Editor Stephen Myers, ACE began his career as an assistant to Director Jonathan Demme and has been cutting feature films, documentaries and TV shows for over 25 years. With The River (starring Mel Gibson) as one of his first credits, Myers knows his way around action and suspense films, and his most recent feature, the mockumentary And They’re Off, involves the world of horse racing. Regardless of the genre, when Myers edits a project he works from the premise that each scene tells a small story with a beginning, middle and end. “Any action scene to me is about telling a story and about showing who has the upper hand at any moment and who ends up being the victor at the end of the scene,” explains Myers.

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Hunting Hot Tuna in the Wild with Old and New Cameras

Cinematographer Rick Rosenthal has been filming sea wildlife for several decades and has contributed unique underwater footage to many BBC megaseries, such as “The Blue Planet,” “Planet Earth” and “Life.” The DP has also shot three one-hour specials on great whales and recently directed “Nature: Superfish” for PBS and key international broadcasters. The winner of three cinematography Emmy Awards, Rosenthal is a marine biologist by trade and has been diving for 50 years while his pioneering film work in the open ocean has been seen by millions.

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The Diverse and Cinematic Midwest Region

From its varied locations and talented crews to the irrepressible enthusiasm and hospitality of its local communities, the Midwest Region is a joy for visiting film and television productions. After a year beset with challenges, the states of Indiana, Kansas, Missouri and Illinois are springing back into action. P3 Update gets the low-down on how this region is currently handling 2012.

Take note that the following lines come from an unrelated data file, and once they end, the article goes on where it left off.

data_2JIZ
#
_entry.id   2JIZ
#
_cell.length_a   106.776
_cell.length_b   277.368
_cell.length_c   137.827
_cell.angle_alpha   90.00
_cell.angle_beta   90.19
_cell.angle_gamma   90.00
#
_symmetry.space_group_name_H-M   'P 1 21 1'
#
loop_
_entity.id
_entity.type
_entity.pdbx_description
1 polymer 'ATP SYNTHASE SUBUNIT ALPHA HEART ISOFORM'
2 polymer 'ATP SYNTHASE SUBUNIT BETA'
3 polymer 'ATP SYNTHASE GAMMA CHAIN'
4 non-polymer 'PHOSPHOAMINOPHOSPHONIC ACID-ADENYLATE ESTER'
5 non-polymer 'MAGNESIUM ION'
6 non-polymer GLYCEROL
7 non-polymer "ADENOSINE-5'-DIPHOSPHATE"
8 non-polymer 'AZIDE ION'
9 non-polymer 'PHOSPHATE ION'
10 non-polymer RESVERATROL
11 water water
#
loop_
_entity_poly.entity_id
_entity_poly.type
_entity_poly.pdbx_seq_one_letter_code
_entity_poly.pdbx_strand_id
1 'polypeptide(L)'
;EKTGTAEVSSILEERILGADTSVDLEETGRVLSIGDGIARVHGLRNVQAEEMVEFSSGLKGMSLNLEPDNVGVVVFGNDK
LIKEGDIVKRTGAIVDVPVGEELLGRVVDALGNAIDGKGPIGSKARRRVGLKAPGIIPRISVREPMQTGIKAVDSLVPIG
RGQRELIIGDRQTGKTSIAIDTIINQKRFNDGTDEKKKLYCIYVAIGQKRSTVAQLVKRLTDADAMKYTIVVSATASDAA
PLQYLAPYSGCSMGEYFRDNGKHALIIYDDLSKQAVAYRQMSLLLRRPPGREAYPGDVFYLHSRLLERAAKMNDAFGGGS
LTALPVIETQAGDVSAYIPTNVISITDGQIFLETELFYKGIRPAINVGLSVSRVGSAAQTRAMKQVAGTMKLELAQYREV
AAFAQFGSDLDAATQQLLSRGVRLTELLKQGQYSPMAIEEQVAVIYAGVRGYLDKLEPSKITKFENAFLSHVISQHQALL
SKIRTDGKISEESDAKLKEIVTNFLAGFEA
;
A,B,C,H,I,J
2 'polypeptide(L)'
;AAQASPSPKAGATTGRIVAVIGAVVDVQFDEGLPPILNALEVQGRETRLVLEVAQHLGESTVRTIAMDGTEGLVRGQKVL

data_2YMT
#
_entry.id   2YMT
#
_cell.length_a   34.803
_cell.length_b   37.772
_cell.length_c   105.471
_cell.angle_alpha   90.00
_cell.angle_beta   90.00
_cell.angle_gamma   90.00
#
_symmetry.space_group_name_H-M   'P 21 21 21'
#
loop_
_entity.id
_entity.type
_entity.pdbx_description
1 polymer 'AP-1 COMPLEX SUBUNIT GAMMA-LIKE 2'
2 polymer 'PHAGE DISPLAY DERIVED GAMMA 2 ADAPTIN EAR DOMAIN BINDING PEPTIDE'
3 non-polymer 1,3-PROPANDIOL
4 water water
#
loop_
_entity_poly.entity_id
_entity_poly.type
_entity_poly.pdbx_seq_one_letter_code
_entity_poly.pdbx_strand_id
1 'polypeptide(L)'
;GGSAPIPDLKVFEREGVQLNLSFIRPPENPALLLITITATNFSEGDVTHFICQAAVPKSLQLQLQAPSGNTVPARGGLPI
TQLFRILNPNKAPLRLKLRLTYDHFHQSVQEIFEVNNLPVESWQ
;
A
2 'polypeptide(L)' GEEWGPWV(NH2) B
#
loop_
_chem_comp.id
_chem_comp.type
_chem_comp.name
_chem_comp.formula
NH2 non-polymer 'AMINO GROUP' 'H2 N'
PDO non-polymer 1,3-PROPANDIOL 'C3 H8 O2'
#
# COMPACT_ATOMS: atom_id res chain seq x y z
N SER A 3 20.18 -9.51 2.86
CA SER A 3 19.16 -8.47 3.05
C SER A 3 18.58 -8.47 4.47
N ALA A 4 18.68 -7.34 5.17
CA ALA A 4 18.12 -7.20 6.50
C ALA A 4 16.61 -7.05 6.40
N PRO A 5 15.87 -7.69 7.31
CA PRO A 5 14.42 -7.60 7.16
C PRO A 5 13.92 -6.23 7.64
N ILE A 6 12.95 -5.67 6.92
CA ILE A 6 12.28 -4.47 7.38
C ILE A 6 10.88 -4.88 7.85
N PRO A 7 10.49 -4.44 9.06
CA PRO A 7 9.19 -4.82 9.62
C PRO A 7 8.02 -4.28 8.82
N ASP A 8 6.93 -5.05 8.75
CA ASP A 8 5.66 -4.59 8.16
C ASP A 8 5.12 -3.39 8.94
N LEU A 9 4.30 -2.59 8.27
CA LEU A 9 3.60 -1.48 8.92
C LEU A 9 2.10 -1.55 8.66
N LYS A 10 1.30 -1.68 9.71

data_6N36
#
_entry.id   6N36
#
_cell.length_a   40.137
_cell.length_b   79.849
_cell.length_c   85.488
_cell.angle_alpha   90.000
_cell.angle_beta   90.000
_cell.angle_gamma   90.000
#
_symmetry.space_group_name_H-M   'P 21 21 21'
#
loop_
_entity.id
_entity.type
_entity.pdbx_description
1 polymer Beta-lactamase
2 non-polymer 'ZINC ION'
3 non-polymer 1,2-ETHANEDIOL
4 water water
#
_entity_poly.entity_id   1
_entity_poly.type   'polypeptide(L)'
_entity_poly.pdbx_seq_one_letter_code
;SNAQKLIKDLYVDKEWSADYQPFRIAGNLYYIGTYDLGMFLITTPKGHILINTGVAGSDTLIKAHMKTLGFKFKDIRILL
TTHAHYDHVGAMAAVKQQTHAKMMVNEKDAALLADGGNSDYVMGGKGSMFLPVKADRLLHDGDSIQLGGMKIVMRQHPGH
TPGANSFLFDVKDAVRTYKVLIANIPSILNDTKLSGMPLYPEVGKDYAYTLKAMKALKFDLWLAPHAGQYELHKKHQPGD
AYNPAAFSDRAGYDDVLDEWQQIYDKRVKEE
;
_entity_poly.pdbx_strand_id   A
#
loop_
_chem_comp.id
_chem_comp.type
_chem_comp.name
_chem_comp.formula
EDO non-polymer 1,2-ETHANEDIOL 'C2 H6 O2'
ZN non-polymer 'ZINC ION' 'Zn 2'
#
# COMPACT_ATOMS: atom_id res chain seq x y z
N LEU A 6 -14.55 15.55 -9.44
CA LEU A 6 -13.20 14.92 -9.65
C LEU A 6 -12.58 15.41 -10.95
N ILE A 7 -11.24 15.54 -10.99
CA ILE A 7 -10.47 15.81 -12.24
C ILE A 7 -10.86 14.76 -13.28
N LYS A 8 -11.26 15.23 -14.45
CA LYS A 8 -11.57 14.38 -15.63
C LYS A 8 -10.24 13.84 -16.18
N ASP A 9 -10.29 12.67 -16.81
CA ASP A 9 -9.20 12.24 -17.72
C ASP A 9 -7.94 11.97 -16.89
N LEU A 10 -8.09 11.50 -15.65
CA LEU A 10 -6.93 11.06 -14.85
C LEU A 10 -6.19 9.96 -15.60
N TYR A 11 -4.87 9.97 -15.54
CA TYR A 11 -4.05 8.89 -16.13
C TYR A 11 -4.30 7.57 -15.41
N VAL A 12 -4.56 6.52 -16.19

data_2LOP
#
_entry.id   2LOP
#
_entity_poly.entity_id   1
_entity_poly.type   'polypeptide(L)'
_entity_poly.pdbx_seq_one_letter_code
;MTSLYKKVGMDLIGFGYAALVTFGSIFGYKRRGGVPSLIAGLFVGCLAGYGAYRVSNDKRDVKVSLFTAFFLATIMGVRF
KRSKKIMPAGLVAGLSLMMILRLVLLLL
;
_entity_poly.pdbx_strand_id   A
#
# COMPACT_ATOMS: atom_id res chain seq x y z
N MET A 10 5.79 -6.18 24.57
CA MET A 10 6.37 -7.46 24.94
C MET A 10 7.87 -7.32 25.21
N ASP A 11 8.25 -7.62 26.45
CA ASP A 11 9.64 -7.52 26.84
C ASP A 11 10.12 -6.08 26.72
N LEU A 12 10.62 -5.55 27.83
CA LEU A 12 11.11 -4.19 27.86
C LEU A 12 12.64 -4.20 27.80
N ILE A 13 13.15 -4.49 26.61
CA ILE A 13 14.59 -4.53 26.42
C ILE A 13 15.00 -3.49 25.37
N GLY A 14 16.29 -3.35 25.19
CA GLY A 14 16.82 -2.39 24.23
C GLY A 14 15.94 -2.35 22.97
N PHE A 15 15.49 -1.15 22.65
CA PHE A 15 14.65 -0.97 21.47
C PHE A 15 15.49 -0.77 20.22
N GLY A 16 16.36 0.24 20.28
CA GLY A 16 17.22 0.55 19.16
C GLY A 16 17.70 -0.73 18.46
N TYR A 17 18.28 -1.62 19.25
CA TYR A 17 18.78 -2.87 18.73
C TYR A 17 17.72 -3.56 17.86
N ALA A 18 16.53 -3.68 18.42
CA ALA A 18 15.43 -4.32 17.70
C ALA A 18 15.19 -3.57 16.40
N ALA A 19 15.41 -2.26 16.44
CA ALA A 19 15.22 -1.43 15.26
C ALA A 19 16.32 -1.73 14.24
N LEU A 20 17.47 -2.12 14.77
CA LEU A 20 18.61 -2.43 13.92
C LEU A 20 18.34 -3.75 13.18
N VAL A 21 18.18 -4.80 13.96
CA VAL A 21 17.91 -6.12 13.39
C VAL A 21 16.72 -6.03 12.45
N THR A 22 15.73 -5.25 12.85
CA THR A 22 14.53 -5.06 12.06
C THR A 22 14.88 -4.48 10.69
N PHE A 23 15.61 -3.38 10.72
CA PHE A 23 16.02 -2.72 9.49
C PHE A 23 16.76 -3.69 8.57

INDIANA

Indiana’s incredible accessibility has been the state’s biggest selling point for filmmakers around the world. With a host of game parks, pristine lakes, sand dunes and cornfields, Indiana offers productions a variety of locale options and the ability to shoot in one of its picturesque cities with a farm setting just a half-hour away. Combine that with sincere Hoosier hospitality and the thrill and excitement of the Indy 500’s car-race extravaganza, and you have the makings for an enjoyable filming experience for everyone.

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Digital Technology Brings New Editing Possibilities

After nearly 20 years of cutting news footage for the Los Angeles independent station KCAL-TV, News Editor Tom Novak has pretty much seen it all, including the changes of the station’s ownership from Disney to Young Broadcasting to current owner CBS (which has maintained the station’s independent status). As one of five editors working on the multiple evening news broadcasts, Novak notes that two of the biggest changes involve the way raw footage is captured and the increasingly rapid turnaround time made possible by digital technology.